I am an Arab-American Muslim, woman, daughter, sister, student, teacher, and writer. I place the parts of my identity in that order.

I am constantly aware of my intersecting nationalities. I attended a private Islamic elementary school in Fresno, California alongside other Arab Muslims, where we learned standard reading, writing, and math curriculum. Yet, we also studied Arabic, Qur’anic teachings, Islamic history; the girls wore hijab; the sheikh stopped instruction at around 1pm for the whole school to gather and pray. At home, I studied the Qur’an with my dad before reading Charlotte’s Web, responded to my Parents’ Arabic in English, and listened to Fairouz and Britney Spears. Navigating this dichotomy in my identity frequently impacts my interactions with others.

It is especially apparent to me when my gender intersects with my ethnicity and nationality. For example, I feel a strong allegiance to my family as a daughter and sister to the point that I prioritize these relationships and identities over my career, passions, and other relationships. The Arab women in my life shared a sense of selflessness that helped shape me into a strong and happy person. Before high school, I was really shy and overwhelmingly introverted. Moreover, post-Islamic school, I usually played the role as the only Arab girl in class and did not have many Arabs in leadership roles to represent or inspire me. The tipping point for me recognizing my power is when I was elected as class president. Earning that leadership role as a woman of color in a mostly White school really showed me that, when given the right tools, people in the minority can see real success. From there on, I no longer let the social construct of my identities drive my decisions and belief in what I am capable of.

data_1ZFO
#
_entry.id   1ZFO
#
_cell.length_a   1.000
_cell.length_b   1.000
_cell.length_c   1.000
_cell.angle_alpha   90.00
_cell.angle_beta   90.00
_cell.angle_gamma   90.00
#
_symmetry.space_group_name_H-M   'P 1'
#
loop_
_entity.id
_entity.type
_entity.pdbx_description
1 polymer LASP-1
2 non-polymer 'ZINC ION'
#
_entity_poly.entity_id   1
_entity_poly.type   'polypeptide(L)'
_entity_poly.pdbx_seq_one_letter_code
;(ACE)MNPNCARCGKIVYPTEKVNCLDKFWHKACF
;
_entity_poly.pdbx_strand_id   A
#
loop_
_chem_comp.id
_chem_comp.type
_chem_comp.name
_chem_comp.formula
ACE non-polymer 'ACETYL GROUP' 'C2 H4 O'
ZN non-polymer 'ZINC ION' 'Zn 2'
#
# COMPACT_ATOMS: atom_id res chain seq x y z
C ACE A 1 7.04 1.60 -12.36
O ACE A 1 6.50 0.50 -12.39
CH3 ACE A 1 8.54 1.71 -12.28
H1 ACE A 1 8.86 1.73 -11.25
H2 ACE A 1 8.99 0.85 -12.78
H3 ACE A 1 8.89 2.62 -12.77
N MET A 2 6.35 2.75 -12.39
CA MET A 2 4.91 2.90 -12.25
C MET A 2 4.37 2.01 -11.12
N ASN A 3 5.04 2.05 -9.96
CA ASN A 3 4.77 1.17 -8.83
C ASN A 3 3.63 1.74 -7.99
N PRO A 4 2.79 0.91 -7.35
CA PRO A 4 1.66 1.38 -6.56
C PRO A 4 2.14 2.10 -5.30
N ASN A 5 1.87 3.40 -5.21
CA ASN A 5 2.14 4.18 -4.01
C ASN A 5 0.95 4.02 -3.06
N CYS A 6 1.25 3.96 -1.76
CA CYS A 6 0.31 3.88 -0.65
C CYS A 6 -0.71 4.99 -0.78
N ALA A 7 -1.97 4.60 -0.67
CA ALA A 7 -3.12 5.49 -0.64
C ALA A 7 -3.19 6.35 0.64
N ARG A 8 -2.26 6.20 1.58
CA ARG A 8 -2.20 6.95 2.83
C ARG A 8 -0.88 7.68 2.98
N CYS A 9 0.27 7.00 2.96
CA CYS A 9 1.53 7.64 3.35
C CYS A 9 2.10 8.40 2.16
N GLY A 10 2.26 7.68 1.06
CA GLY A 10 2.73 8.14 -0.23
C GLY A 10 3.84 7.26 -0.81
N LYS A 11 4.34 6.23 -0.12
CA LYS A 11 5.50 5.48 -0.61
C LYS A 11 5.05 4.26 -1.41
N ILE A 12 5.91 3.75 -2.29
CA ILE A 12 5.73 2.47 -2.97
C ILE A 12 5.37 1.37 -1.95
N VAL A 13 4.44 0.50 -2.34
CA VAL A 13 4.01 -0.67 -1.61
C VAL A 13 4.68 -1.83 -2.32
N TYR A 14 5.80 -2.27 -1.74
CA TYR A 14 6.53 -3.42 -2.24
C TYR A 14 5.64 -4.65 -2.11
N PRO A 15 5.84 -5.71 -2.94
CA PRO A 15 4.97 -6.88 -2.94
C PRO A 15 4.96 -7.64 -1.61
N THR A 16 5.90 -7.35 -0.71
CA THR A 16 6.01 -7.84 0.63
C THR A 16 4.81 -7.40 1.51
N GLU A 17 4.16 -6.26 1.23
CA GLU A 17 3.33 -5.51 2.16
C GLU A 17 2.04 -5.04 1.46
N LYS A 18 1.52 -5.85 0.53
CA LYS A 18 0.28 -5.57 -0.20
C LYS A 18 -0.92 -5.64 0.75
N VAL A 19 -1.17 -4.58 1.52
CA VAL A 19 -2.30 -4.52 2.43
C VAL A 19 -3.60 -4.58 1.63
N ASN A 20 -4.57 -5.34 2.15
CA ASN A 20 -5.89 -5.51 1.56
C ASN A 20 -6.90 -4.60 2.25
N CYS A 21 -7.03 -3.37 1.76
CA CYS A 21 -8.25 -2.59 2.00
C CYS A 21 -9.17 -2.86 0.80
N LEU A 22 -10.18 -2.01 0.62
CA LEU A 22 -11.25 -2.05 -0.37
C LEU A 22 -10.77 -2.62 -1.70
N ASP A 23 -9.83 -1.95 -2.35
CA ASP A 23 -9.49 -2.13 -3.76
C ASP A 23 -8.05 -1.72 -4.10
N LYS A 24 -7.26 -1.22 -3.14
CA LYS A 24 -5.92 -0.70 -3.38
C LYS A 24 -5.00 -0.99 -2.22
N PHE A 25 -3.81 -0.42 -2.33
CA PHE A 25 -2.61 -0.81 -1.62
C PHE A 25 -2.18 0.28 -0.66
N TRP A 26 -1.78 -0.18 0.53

Currently, I am a special education teacher in Las Vegas. Every day I gain powerful insight into the relationship between race and class in our educational system, as well as more ideas to reform the system. Ultimately, I know that I do not want my impact to rest there.

I am using writing and journalism as another avenue for impact. I am building my own portfolio and brand through a blog titled “The Z.” I compose pieces regarding the Middle East, U.S foreign and domestic relations, and our educational system, just to name a few. My goal and dream is for my writing to capitalize on the important parts of my identity and provide an opportunity for my readers to explore their identities, upbringing, and personality that bring invaluable wealth to this world. We need to know that we shouldn’t qualify our skills in relation to Western standards. White America wouldn’t exist without people of color and the innumerable ways our diversity brings success to the U.S. I want people to think about how they positively contribute to their local community, school, work, state, country, and the world and ultimately, make that our standard of excellence.

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